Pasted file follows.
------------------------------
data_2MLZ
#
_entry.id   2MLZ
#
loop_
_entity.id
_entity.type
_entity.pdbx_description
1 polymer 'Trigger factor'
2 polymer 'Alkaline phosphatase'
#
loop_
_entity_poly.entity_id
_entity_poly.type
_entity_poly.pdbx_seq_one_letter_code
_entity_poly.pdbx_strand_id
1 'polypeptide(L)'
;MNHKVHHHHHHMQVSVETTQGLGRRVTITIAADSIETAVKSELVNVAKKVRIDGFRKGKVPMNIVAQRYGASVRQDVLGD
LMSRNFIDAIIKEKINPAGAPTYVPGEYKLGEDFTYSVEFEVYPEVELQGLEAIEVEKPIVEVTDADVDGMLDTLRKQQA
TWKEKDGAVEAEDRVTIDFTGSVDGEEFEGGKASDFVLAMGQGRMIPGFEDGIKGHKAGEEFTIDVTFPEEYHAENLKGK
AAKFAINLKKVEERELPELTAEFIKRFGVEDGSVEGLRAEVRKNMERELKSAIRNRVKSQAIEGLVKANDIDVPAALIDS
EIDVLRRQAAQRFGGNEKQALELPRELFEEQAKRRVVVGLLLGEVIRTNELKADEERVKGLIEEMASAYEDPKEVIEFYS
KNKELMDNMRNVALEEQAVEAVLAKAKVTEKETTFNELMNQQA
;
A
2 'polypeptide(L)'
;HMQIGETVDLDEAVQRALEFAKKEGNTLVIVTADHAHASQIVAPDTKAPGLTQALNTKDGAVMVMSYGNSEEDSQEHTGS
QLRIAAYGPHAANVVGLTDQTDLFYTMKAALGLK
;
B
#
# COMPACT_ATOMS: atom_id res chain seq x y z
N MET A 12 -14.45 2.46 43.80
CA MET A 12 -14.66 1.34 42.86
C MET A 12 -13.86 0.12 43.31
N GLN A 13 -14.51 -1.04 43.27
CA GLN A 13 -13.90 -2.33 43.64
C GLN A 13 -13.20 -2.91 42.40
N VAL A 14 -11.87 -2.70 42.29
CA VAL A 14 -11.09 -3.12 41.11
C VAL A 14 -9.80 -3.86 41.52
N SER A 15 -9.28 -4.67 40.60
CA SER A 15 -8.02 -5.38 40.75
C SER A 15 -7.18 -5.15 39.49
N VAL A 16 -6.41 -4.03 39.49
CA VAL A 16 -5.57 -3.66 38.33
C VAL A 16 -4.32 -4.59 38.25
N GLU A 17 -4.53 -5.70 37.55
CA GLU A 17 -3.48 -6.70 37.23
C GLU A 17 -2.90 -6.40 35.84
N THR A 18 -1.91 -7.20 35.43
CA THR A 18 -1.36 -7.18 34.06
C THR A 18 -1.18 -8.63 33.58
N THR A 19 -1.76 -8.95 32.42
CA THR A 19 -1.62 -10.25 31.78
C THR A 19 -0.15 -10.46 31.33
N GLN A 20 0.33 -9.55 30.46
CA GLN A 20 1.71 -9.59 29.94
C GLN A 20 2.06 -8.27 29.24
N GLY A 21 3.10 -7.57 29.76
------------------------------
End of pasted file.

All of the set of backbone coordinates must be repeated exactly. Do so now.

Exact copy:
data_2MLZ
#
_entry.id   2MLZ
#
loop_
_entity.id
_entity.type
_entity.pdbx_description
1 polymer 'Trigger factor'
2 polymer 'Alkaline phosphatase'
#
loop_
_entity_poly.entity_id
_entity_poly.type
_entity_poly.pdbx_seq_one_letter_code
_entity_poly.pdbx_strand_id
1 'polypeptide(L)'
;MNHKVHHHHHHMQVSVETTQGLGRRVTITIAADSIETAVKSELVNVAKKVRIDGFRKGKVPMNIVAQRYGASVRQDVLGD
LMSRNFIDAIIKEKINPAGAPTYVPGEYKLGEDFTYSVEFEVYPEVELQGLEAIEVEKPIVEVTDADVDGMLDTLRKQQA
TWKEKDGAVEAEDRVTIDFTGSVDGEEFEGGKASDFVLAMGQGRMIPGFEDGIKGHKAGEEFTIDVTFPEEYHAENLKGK
AAKFAINLKKVEERELPELTAEFIKRFGVEDGSVEGLRAEVRKNMERELKSAIRNRVKSQAIEGLVKANDIDVPAALIDS
EIDVLRRQAAQRFGGNEKQALELPRELFEEQAKRRVVVGLLLGEVIRTNELKADEERVKGLIEEMASAYEDPKEVIEFYS
KNKELMDNMRNVALEEQAVEAVLAKAKVTEKETTFNELMNQQA
;
A
2 'polypeptide(L)'
;HMQIGETVDLDEAVQRALEFAKKEGNTLVIVTADHAHASQIVAPDTKAPGLTQALNTKDGAVMVMSYGNSEEDSQEHTGS
QLRIAAYGPHAANVVGLTDQTDLFYTMKAALGLK
;
B
#
# COMPACT_ATOMS: atom_id res chain seq x y z
N MET A 12 -14.45 2.46 43.80
CA MET A 12 -14.66 1.34 42.86
C MET A 12 -13.86 0.12 43.31
N GLN A 13 -14.51 -1.04 43.27
CA GLN A 13 -13.90 -2.33 43.64
C GLN A 13 -13.20 -2.91 42.40
N VAL A 14 -11.87 -2.70 42.29
CA VAL A 14 -11.09 -3.12 41.11
C VAL A 14 -9.80 -3.86 41.52
N SER A 15 -9.28 -4.67 40.60
CA SER A 15 -8.02 -5.38 40.75
C SER A 15 -7.18 -5.15 39.49
N VAL A 16 -6.41 -4.03 39.49
CA VAL A 16 -5.57 -3.66 38.33
C VAL A 16 -4.32 -4.59 38.25
N GLU A 17 -4.53 -5.70 37.55
CA GLU A 17 -3.48 -6.70 37.23
C GLU A 17 -2.90 -6.40 35.84
N THR A 18 -1.91 -7.20 35.43
CA THR A 18 -1.36 -7.18 34.06
C THR A 18 -1.18 -8.63 33.58
N THR A 19 -1.76 -8.95 32.42
CA THR A 19 -1.62 -10.25 31.78
C THR A 19 -0.15 -10.46 31.33
N GLN A 20 0.33 -9.55 30.46
CA GLN A 20 1.71 -9.59 29.94
C GLN A 20 2.06 -8.27 29.24
N GLY A 21 3.10 -7.57 29.76